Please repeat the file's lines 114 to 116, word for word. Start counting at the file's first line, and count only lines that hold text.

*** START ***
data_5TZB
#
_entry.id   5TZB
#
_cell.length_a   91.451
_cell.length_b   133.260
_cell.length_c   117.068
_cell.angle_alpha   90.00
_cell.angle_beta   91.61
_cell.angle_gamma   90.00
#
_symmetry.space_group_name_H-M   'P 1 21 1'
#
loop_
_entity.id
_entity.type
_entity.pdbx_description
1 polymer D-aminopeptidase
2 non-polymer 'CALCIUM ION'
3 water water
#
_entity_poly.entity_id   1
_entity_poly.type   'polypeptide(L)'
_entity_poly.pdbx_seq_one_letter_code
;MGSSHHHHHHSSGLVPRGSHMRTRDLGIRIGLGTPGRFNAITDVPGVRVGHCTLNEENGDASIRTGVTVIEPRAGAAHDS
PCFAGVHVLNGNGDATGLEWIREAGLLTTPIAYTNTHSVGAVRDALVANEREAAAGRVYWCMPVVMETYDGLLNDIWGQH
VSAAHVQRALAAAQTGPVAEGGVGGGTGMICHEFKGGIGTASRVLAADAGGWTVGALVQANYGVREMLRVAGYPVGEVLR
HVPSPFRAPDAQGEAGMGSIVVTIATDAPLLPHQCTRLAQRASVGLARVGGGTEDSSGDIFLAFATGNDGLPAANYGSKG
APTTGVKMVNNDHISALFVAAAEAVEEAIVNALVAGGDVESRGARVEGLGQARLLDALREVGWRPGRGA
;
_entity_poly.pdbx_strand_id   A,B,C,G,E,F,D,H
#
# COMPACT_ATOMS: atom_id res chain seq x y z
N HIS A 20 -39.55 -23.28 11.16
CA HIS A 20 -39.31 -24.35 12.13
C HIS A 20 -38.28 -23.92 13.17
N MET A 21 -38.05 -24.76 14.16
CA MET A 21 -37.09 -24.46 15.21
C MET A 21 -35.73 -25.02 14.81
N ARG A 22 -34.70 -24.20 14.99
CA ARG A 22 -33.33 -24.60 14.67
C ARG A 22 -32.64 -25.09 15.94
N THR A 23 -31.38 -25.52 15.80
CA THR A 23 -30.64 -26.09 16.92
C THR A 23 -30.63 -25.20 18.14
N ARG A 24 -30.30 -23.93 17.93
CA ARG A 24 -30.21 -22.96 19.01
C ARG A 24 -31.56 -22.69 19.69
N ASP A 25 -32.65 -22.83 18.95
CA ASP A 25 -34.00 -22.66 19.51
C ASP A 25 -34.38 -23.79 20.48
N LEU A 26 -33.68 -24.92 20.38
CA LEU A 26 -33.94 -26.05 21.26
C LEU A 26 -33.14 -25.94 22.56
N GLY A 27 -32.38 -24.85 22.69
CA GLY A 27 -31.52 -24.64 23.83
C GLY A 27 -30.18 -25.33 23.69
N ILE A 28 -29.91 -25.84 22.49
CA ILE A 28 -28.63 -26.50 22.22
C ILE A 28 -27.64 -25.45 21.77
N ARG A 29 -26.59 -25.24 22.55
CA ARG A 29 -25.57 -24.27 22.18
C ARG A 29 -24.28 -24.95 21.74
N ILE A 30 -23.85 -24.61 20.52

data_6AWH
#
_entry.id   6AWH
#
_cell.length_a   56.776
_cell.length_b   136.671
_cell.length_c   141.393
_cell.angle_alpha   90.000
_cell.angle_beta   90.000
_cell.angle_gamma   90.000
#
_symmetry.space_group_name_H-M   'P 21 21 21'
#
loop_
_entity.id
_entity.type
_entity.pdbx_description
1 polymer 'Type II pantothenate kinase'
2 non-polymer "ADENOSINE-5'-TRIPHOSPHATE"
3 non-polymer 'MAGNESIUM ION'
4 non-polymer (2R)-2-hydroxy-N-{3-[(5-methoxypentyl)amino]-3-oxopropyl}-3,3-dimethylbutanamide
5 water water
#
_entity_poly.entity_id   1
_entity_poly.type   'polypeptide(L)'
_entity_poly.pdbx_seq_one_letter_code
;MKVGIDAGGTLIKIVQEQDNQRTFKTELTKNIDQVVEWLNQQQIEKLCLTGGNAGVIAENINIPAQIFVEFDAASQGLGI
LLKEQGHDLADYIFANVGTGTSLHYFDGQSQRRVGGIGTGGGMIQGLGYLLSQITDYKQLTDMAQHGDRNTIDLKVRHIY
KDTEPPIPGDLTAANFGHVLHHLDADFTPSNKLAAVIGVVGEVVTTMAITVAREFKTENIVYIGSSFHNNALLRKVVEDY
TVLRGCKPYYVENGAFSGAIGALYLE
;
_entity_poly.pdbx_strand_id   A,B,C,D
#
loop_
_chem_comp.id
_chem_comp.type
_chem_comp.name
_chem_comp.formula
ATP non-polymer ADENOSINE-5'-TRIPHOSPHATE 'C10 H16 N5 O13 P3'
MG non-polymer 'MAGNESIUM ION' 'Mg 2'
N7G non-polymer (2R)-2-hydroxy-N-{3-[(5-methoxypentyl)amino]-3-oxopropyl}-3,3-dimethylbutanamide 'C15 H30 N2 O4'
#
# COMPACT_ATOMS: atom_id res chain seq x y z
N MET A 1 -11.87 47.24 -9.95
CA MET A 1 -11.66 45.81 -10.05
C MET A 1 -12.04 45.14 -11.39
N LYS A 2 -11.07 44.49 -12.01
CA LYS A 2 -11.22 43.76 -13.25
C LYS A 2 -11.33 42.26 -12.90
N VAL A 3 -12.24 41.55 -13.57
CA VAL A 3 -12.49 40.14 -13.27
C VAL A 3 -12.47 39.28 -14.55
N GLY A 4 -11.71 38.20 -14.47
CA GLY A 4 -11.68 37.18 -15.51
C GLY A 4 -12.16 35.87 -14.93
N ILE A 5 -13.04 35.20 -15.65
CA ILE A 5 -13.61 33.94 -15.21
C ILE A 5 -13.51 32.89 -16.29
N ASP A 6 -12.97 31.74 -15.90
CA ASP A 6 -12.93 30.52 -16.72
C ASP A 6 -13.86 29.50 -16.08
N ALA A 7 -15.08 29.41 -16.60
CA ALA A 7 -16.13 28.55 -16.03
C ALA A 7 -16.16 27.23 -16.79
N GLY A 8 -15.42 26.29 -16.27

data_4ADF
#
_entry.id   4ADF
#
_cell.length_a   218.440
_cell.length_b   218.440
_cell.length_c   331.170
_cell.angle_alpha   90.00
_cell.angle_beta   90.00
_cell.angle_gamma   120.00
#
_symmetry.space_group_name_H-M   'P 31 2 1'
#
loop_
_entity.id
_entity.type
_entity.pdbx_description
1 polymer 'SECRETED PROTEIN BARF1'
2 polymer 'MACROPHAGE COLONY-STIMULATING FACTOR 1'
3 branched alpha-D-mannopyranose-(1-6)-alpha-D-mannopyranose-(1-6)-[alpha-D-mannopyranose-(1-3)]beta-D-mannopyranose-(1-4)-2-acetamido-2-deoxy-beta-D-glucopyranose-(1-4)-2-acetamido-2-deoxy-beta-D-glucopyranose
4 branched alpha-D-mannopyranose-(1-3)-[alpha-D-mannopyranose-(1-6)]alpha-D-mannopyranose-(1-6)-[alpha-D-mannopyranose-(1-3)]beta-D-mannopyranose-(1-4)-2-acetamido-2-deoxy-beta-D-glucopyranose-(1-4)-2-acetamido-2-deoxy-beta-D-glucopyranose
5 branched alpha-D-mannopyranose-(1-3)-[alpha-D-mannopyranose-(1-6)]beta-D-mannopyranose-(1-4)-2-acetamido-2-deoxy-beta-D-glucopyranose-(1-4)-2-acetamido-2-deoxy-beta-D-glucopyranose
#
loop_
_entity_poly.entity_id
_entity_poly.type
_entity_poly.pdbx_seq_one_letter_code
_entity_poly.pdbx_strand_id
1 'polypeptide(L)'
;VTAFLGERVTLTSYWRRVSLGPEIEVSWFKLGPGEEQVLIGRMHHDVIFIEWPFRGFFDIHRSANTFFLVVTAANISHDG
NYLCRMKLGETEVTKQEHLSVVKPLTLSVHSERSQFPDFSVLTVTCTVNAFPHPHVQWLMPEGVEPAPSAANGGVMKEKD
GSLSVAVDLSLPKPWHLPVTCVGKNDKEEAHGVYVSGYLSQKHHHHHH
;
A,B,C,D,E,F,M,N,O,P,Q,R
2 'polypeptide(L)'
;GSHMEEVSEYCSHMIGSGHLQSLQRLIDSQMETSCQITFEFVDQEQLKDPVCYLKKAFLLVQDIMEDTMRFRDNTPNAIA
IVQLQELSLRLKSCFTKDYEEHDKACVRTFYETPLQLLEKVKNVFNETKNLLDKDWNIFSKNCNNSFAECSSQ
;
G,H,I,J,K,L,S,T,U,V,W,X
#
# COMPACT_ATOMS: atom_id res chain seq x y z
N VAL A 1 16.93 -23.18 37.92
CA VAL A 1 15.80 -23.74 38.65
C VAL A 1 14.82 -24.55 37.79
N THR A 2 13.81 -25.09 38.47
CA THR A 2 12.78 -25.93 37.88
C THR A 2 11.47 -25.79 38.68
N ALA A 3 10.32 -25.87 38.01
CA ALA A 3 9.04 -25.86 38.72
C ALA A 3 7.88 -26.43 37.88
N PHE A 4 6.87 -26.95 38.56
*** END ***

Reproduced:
N VAL A 3 -12.24 41.55 -13.57
CA VAL A 3 -12.49 40.14 -13.27
C VAL A 3 -12.47 39.28 -14.55